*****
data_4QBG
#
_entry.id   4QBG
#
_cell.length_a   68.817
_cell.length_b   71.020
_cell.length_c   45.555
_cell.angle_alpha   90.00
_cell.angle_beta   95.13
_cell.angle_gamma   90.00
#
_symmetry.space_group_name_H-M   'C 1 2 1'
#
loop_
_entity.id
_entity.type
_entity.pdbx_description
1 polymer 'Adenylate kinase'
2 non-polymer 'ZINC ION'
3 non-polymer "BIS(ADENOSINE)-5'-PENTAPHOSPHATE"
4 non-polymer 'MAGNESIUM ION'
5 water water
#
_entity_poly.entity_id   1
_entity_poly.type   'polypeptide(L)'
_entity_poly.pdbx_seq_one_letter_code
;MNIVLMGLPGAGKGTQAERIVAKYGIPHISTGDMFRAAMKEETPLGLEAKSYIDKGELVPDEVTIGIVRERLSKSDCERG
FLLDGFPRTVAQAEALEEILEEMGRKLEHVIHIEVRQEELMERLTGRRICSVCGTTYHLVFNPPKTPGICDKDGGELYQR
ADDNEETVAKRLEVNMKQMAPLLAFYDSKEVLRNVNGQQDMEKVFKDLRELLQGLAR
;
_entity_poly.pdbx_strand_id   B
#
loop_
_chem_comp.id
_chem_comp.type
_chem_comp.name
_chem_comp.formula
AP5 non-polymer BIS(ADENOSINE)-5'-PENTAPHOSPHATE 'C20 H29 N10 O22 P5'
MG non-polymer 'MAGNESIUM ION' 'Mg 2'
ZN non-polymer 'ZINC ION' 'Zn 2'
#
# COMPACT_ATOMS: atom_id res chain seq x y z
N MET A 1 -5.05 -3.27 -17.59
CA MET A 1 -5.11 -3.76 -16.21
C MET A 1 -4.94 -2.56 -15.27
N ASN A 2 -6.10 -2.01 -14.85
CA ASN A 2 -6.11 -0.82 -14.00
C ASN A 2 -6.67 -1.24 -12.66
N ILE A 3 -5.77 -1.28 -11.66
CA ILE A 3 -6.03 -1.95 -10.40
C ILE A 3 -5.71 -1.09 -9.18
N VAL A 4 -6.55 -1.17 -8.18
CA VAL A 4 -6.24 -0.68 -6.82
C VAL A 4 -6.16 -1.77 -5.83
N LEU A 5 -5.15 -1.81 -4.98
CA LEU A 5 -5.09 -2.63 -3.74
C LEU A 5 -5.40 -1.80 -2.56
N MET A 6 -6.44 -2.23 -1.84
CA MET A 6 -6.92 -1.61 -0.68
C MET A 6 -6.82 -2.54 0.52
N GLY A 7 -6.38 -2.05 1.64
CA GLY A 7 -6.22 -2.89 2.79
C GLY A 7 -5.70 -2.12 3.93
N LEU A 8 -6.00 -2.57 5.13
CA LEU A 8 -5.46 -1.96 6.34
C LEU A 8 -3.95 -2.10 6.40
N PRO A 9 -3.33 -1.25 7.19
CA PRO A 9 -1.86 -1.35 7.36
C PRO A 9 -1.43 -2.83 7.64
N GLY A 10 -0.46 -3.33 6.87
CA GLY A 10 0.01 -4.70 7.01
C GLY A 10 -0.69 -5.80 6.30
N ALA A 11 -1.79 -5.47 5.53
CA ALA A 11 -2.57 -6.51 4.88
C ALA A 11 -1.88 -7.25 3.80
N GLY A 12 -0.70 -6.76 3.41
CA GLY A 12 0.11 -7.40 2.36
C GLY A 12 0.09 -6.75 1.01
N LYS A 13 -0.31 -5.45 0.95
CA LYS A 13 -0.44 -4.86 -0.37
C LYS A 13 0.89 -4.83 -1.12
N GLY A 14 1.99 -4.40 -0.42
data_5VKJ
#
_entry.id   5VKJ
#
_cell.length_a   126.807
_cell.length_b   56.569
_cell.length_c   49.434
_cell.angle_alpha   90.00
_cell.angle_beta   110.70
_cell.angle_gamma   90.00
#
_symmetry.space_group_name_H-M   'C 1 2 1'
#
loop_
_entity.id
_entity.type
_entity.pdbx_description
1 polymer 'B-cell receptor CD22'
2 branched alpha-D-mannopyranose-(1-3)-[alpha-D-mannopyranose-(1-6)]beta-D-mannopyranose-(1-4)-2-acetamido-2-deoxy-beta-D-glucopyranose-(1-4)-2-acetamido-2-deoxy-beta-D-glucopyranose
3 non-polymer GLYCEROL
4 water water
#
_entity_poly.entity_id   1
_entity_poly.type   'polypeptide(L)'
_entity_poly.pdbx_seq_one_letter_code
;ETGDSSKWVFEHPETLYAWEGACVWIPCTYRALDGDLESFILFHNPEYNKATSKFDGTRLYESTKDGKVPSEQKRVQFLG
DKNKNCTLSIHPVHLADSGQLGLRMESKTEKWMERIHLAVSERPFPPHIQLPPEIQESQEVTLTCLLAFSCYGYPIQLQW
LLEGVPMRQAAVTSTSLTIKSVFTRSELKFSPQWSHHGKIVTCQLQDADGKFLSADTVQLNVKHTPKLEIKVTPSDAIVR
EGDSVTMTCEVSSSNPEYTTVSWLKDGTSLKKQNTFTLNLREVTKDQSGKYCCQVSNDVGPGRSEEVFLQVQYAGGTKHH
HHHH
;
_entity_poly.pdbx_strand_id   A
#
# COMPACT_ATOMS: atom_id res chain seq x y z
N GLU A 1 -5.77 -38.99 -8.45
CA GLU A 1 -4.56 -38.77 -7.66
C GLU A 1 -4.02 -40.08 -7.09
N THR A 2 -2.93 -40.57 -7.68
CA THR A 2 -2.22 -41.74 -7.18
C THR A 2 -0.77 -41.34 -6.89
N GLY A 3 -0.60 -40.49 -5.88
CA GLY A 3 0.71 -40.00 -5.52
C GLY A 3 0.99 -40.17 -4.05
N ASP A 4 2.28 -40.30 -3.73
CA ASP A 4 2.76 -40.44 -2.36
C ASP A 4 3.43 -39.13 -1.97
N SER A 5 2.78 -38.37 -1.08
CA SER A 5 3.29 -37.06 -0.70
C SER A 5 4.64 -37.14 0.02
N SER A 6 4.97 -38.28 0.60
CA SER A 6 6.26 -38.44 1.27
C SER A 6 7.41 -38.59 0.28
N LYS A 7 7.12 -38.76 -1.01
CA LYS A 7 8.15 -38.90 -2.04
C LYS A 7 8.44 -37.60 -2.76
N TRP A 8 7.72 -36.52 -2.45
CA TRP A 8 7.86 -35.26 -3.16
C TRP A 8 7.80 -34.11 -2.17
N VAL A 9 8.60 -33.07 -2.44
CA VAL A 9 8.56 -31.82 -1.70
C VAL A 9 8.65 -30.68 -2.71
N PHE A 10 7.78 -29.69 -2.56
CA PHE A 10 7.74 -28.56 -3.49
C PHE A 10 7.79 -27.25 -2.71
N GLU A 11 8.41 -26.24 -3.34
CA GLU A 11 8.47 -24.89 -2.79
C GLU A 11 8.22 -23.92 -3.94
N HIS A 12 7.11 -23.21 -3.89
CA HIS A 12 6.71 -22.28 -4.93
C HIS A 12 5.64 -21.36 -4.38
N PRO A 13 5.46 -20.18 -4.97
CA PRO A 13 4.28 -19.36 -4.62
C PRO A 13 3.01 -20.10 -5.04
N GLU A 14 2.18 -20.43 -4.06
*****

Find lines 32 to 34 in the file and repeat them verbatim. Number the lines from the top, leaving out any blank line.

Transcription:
#
loop_
_chem_comp.id